St. Dominic and his mendicant and scholarly brothers offer a focus on conversion of life so that we and those we walk with in faith understand ourselves to be on the journey with Christ and in conversation with the Holy Spirit in prayer. We declare the Word of God by example and by word as we converse with God in the daily office and with others in the course of our everyday lives.

This is a process of conversion of our lives on all levels. It is a process rather than a moment or even a series of moments.


3)  How to do it?
Sanctification is the third stage which is exemplified for us by Ignatius and of course this is a goal of Ignatian spirituality and the methods of retreat and encounter which are practised and taught by our Jesuit brothers. This is the way of discernment of spirits so that we may be sanctified in our walk with Christ.  In this process we open ourselves to reach others and to invite them into relationship with Christ.

In a sense we do not "do it" but rather allow the Holy Spirit to work within us; to lead and guide us.  We must discern the Holy Spirit and distinguish the Spirit's promptings from the other spirits that insinuate themselves into our lives.


Newman further identified these three stages of spirituality with reference to the threefold ministry of Christ in the Church as Prophet – calling us to penitence,  Priest – ministry with those in the process of conversion and that of King – sanctification as the royal priesthood, a holy nation, a people for his own possession. This is the call to welcome all others into a royal or blessed fellowship in the Body of Christ the King – his Holy Catholic Church.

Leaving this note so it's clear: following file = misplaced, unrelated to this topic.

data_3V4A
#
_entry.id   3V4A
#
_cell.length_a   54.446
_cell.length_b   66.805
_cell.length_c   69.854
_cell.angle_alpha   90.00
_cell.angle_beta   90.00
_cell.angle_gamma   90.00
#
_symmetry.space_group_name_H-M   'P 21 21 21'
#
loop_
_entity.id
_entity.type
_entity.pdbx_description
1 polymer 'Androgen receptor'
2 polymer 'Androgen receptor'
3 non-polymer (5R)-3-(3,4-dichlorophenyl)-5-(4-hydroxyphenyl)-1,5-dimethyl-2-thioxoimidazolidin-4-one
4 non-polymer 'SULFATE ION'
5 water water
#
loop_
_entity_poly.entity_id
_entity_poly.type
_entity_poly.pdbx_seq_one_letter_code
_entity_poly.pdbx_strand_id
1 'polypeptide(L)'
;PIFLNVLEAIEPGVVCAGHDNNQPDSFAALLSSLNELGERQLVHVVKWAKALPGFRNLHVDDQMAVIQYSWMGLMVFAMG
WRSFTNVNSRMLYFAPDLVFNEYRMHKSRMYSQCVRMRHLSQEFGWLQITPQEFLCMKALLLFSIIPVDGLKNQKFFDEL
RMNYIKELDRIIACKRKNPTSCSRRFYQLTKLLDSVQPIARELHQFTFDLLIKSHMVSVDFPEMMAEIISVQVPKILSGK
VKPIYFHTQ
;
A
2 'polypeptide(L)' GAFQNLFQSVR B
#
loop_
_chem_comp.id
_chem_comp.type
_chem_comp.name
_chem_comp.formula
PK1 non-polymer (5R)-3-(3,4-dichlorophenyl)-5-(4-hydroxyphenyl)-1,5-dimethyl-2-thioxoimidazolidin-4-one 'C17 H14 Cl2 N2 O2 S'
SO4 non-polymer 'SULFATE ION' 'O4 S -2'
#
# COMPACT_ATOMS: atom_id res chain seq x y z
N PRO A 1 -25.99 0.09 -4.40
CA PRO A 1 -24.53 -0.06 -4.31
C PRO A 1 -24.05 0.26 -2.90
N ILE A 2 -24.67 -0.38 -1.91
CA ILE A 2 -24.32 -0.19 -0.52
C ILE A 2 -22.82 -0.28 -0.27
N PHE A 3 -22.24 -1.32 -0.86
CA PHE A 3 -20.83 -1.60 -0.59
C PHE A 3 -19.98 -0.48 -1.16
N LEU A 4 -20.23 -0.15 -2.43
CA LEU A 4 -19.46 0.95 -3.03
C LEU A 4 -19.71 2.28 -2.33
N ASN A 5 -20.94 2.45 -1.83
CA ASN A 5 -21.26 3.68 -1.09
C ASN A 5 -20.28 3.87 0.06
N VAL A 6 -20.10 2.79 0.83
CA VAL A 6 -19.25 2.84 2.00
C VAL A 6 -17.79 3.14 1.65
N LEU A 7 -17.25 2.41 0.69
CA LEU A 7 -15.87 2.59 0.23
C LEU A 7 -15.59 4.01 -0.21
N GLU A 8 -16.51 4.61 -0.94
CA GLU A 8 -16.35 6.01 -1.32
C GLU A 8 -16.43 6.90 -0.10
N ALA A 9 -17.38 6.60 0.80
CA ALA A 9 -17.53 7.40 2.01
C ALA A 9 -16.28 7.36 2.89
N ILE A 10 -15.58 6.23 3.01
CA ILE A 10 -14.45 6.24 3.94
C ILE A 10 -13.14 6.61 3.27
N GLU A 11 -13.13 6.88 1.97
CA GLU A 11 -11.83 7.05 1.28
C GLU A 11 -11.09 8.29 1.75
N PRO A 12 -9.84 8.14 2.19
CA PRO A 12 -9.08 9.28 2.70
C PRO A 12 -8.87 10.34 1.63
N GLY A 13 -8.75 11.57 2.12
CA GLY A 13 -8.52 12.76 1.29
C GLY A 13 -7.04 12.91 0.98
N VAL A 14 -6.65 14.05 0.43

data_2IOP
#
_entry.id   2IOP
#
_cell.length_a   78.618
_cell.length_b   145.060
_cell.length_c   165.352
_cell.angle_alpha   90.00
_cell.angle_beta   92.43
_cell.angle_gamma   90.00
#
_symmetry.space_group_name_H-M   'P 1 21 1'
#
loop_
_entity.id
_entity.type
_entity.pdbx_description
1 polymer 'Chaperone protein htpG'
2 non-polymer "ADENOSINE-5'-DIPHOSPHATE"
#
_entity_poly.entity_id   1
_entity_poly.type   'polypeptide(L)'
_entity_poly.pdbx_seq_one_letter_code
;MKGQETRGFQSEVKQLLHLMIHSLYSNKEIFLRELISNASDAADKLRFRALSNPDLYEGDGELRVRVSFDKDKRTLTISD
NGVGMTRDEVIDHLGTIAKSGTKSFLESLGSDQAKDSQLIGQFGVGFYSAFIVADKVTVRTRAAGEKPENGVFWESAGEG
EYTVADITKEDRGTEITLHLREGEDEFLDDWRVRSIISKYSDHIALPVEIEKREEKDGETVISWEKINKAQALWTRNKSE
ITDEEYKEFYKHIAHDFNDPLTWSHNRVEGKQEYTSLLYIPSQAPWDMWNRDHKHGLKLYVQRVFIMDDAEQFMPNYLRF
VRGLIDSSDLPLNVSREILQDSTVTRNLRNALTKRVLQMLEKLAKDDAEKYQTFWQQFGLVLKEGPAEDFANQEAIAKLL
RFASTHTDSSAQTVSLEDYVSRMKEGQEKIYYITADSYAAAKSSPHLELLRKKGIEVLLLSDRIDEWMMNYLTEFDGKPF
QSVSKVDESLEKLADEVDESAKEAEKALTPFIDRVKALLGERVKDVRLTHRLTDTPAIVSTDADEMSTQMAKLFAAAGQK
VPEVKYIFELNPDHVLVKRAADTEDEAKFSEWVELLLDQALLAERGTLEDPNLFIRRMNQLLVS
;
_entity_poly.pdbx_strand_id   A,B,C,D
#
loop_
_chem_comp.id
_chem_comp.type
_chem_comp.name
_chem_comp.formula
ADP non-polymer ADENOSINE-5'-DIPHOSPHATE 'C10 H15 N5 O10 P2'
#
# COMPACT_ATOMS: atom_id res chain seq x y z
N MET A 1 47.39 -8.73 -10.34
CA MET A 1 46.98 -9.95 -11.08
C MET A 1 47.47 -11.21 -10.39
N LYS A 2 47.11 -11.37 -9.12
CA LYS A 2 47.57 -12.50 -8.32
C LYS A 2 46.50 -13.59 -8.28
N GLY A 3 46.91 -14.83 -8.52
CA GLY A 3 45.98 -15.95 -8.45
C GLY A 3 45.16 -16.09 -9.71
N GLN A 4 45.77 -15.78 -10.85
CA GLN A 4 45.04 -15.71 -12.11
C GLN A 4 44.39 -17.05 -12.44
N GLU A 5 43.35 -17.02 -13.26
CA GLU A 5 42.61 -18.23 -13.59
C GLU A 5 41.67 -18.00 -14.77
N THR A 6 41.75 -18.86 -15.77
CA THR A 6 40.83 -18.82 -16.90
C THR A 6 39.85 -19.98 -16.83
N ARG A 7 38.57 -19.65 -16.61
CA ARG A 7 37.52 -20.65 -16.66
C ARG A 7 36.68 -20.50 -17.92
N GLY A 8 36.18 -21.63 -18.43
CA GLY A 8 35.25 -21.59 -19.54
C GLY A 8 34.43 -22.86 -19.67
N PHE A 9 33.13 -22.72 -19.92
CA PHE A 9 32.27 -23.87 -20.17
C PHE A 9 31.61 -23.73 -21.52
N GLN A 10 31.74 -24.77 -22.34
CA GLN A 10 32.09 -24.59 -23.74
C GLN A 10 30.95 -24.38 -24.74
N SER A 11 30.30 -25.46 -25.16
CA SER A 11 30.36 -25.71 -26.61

So, what are some practical applications for the New Evangelization and, in Newman’s terms, how we do it in light of what we are called to be in prayer and in community. What are we called to do as those commissioned to bring others the Good News of salvation and lead them to the healing and saving embrace of the Catholic Church.

  
A) The Call  to Penitence – This is often seen to be a hard sell in this age and in a society which promotes narcissism and unbridled greed, but human nature has not changed.  People still seek reconciliation, if often in problematic or wrong ways. 

A clear alternative, a heroic countercultural witness is often attractive to young people –  witness the youthful vocations to communities with strict rules – The new ecclesial movements and religious orders.  I think, for example of the Madonna House community, the Sisters of Life and others.  The witness of these Catholics by their way of living conveys the Evangel in a profound way.

In a way too, their witness echoes St. Benedict’s poetic call to the idealism of youth.